There are those who whine about the lack of manners nowadays or the lack of moral backbone, but oh boy, those selfsame grumblers sure do look forward to seeing how realistically a fake arm can be severed by a shotgun blast! It sure is keen to watch a famous landmark get a slo-mo destructive sequence, or watch a vampire rip out her victim’s throat! It sure gives ya chills when some gruesome doll terrorizes a movie family! Scary stuff is a tease for the adult mind, but what do you say when your three-year-old gets up for a drink of water and comes in to see what the grown-ups are watching? Why is that man bleeding, Mommy? Why is that lady screaming? Could that happen to me?

Sorry to say, that last question is a legitimate concern in real life.

Want to see tragedy and violence and heartbreak? Watch the nightly news. Oh, but that is too real. Instead, let’s make movies that tell FICTIONAL stories just like the lives people are really living, only the actors don’t really die or get mangled. We can pretend. Yeah. It won’t happen to me. It will happen to Sean Bean, over and over and over again.

I’m not blind. You can’t raise children completely bubble-wrapped in Care Bears and nurtured by an endless loop of My Little Pony videos, and they don’t have to be (and shouldn’t be.) Children can handle more challenging subject matter than that; you shouldn’t helicopter-parent them into an unrealistic Neverland of soft furniture and pastel colors, because the real world will bring Neverland to a crashing halt. But age appropriateness is not that damn hard to achieve if you just try to recall what you were comfortable with as a child. I’m not saying this from some perfect pedestal of parental smugness. I learned from my mistakes, too.

My younger son Will loved to watch Who Framed Roger Rabbit, but he always looked away and covered his ears when the Judge screamed and the animated daggers came out of the eyesockets. The rest of the violence was on par with the average Tom and Jerry cartoon and he knew cartoons were just drawings that moved fast, nothing real. The realism of live-action Christopher Lloyd suddenly and literally ‘shooting (animated) daggers’ was scary the first time Will saw the show, so on subsequent viewings he took measures to avoid the ‘scary’ part. He liked the movie and its happy ending, and begged to watch it again and again, but he knew not to watch the scary part. I felt terrible for letting him watch it without realizing some of it would scare him, and I tried to be more cautious from then on. I also was fortunate enough to be on hand to talk to my kids about what we saw. It didn’t scar him for life and he’s now a well-adjusted, optimistic young man.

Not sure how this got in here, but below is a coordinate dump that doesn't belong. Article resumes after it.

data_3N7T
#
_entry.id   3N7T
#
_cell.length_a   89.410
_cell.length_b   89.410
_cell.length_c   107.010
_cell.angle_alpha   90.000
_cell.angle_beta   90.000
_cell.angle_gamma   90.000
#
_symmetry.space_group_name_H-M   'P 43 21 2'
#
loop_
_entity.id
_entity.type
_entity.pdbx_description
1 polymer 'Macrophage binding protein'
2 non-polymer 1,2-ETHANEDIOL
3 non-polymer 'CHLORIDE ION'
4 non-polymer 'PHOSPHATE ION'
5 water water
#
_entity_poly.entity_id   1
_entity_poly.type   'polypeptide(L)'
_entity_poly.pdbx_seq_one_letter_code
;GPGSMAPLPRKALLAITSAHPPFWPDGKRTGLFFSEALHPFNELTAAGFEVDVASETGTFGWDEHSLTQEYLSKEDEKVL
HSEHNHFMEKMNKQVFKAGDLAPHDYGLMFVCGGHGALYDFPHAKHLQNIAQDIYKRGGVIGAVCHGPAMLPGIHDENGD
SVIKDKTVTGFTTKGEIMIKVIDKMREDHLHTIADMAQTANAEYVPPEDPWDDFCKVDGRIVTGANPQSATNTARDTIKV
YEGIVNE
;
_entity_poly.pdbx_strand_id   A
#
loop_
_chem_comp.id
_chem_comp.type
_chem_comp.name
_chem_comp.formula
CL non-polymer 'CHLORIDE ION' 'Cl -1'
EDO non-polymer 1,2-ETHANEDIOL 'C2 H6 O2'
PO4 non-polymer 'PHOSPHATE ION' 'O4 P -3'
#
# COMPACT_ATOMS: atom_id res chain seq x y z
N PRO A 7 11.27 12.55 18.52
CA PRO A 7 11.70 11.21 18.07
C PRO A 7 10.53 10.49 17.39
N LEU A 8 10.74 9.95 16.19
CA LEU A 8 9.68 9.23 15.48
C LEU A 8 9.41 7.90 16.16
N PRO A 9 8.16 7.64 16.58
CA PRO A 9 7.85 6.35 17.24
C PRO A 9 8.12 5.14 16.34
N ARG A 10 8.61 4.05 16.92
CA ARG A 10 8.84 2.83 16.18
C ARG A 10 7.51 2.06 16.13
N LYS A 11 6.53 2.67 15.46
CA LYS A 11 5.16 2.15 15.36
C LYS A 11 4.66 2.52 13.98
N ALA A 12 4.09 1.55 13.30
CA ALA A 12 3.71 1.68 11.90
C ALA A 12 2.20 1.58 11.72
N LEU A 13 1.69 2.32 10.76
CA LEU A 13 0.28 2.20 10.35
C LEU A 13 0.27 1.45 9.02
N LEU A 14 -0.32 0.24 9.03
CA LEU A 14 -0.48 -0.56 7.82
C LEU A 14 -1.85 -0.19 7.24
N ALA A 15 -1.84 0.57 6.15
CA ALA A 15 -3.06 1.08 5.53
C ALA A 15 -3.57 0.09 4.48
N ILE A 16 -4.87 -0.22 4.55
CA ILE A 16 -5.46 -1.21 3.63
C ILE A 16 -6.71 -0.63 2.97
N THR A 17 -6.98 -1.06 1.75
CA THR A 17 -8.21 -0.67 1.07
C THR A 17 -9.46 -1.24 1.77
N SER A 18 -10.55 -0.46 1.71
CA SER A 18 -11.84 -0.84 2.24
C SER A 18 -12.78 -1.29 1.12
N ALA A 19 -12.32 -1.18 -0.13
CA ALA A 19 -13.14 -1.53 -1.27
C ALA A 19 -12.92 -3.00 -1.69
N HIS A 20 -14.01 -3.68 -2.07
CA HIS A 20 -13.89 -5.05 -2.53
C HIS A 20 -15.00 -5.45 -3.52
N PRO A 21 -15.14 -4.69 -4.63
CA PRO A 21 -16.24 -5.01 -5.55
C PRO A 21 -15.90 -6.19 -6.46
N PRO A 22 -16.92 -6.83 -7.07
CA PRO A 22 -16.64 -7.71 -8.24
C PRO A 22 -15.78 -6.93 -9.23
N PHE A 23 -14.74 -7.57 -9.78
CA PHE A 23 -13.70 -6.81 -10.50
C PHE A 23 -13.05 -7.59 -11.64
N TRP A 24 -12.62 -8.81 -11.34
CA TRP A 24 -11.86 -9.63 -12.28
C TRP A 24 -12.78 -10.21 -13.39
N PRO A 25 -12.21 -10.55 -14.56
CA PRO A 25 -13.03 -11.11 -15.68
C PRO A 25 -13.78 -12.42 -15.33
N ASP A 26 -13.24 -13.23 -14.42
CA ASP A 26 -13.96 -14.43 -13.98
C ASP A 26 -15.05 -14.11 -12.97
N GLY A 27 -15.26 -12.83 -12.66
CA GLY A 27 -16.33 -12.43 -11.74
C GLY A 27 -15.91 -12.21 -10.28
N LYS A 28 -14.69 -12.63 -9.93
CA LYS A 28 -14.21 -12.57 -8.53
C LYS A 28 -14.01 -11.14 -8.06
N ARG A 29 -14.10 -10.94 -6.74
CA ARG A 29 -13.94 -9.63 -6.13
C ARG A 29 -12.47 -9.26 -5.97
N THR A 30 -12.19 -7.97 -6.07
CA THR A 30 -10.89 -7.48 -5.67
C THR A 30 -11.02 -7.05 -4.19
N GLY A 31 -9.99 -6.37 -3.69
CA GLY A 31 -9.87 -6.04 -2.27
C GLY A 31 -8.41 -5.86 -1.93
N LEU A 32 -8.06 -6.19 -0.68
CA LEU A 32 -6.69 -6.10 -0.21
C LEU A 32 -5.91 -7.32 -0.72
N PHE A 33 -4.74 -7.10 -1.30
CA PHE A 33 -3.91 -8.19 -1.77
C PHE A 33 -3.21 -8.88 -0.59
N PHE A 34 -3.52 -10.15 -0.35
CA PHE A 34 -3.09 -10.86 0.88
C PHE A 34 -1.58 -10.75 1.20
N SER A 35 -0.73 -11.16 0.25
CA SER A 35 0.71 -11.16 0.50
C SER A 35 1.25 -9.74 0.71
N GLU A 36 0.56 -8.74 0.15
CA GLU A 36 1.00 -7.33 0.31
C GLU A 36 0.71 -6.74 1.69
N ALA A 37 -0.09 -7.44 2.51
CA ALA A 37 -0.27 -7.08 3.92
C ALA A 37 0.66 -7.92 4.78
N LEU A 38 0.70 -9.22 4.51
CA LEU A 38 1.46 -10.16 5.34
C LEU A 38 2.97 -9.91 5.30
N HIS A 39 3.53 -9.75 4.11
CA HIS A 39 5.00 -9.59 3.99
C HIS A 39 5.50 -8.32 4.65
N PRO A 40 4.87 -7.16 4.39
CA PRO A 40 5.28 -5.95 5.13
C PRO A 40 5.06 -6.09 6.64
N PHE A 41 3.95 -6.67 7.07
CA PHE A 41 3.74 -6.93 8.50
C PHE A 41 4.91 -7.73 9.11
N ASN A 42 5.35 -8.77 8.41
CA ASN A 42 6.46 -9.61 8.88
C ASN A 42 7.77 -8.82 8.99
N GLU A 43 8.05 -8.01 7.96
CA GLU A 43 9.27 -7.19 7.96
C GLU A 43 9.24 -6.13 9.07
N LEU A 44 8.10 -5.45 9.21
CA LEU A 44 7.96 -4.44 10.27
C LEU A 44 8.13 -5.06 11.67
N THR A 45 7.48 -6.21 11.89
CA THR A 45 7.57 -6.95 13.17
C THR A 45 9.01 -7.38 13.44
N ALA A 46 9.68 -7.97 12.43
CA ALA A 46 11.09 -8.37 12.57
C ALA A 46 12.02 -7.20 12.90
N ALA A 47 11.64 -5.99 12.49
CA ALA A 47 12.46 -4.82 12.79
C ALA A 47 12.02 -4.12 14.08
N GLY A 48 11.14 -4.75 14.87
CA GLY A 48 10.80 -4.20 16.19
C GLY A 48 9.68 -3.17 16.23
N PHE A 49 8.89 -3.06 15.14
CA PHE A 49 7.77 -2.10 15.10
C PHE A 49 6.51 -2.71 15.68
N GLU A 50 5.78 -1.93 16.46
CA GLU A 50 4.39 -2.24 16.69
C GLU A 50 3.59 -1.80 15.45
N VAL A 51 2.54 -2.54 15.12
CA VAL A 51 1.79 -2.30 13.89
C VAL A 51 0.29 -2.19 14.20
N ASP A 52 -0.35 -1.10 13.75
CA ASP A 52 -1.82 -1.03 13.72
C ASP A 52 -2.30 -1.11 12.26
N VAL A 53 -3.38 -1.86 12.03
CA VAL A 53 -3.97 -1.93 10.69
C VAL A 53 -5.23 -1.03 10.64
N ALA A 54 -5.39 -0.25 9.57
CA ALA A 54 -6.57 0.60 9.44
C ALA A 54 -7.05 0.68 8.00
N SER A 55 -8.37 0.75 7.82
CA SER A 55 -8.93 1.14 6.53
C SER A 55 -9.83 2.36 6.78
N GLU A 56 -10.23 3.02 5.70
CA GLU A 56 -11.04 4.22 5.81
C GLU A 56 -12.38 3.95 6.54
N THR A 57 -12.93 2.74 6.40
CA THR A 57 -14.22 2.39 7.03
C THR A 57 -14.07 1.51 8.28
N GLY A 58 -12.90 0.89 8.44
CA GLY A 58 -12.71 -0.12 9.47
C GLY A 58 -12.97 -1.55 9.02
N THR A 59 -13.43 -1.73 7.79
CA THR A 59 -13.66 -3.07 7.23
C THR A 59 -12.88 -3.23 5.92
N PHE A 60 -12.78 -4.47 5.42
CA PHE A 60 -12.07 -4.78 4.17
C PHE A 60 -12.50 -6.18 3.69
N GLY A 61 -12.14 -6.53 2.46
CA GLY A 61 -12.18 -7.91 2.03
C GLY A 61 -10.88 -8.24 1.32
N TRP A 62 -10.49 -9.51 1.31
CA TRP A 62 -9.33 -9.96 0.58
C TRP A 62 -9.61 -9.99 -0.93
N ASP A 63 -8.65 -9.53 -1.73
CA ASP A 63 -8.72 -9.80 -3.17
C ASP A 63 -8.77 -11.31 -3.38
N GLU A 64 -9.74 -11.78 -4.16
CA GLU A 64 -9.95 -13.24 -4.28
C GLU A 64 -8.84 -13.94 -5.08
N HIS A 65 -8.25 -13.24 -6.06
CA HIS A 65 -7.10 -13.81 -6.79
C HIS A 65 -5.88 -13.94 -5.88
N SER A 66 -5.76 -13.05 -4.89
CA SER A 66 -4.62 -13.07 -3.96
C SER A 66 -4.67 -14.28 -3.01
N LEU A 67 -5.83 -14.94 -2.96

He could make the choice and knew when the scary part was coming because he became familiar with the movie.  It wasn’t a sudden jarring commercial in the middle of something mild like Teenage Mutant Ninja Turtles. Many parents are not able to be on hand every second to filter what their kids see. Some try not to use the television as a babysitter but have to fall back on it. Others don’t seem to realize all the things their children are exposed to (although they get a good idea when their List to Santa reflects the Christmas toy commercials.) Still other parents are shitheels who don’t care at all (and to hell with those parents.)

As I said, if adults want to watch violent films, they will do so and that is no skin off my teeth. But if they are dismayed at the increasing violence in the world, if they are unsettled by the increasing viciousness of society, well hey, that is how desensitization works. The world is becoming more and more coarse, not just because of horror movies and shoot-em-up action movies, but by the glamorization of violence in general. The desire for an adrenaline rush comes at a price.

For my part, I will introduce my grandchildren to the wonderful world of British invasion music and Motown classics. They will learn to paint Happy Little Trees and dance like nobody’s watching, and in time enjoy movies like Little Women, Howl’s Moving Castle and A Wrinkle in Time. Eventually, stronger stuff like the Harry Potter books and the Lord of the Rings trilogy might appeal to them – but at a time of THEIR choosing.